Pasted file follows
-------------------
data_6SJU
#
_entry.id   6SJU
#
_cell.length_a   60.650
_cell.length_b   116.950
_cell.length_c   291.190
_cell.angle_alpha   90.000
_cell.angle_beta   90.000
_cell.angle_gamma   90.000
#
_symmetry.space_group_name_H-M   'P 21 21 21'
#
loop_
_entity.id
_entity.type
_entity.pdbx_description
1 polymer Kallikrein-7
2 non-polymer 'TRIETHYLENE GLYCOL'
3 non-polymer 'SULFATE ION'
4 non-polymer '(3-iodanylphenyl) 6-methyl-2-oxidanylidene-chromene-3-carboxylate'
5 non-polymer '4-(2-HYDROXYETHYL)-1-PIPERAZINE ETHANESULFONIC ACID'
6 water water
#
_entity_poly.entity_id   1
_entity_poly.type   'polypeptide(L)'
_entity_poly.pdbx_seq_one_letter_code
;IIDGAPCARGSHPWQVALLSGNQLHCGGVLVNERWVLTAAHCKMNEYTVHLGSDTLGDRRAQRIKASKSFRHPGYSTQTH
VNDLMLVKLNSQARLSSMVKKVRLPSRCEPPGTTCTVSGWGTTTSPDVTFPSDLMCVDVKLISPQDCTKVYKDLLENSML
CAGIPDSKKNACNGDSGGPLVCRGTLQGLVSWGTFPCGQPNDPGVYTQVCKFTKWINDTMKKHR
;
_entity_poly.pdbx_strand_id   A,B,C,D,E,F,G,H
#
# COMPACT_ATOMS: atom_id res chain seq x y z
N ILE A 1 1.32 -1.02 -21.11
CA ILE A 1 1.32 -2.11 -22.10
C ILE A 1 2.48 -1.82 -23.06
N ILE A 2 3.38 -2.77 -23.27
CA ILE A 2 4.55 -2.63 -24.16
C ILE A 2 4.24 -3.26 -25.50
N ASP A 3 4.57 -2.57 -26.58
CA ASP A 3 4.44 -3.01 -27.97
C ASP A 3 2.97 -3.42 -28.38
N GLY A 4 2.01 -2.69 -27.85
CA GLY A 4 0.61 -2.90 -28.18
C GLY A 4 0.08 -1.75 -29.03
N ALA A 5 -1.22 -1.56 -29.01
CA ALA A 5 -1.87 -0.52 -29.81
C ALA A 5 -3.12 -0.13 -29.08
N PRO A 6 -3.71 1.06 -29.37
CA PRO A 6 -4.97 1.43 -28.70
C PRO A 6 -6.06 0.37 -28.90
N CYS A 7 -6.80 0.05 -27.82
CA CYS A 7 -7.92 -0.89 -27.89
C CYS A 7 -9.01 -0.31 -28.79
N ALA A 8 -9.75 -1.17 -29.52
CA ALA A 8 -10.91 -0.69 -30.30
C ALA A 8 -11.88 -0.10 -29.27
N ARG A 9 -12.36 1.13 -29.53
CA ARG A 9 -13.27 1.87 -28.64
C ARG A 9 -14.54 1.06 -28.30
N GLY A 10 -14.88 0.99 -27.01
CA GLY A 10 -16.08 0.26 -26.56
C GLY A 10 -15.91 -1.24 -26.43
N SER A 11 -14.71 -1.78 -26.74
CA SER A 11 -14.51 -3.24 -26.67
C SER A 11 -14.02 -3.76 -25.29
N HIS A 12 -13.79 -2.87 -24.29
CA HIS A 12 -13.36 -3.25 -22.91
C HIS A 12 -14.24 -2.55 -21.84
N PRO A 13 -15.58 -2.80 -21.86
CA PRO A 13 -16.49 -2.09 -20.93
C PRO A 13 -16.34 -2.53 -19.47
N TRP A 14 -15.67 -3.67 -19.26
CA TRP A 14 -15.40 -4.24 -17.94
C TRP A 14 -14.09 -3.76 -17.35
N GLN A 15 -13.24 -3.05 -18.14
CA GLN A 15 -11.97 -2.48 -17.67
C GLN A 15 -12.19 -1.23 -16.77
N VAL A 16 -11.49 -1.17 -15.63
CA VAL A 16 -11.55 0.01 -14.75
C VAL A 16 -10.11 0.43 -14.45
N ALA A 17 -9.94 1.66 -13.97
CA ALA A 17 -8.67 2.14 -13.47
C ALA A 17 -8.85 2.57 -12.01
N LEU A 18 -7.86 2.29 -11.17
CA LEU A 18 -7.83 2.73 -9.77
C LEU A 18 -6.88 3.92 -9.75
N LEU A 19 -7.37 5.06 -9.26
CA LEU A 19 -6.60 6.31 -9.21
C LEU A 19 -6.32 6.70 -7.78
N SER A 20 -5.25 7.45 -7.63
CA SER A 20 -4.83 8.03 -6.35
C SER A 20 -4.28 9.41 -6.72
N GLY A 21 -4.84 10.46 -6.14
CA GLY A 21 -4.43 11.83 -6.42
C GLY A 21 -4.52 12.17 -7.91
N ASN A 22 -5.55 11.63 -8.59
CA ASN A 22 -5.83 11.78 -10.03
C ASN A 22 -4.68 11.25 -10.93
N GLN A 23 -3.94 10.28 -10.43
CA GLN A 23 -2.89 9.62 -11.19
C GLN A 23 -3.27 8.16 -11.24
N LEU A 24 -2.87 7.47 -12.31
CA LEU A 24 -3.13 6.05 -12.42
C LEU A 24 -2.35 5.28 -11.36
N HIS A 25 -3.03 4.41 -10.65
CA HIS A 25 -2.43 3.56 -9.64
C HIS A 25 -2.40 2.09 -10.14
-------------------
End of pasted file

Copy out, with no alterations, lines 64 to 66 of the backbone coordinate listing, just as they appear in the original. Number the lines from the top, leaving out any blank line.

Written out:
C GLY A 10 -15.91 -1.24 -26.43
N SER A 11 -14.71 -1.78 -26.74
CA SER A 11 -14.51 -3.24 -26.67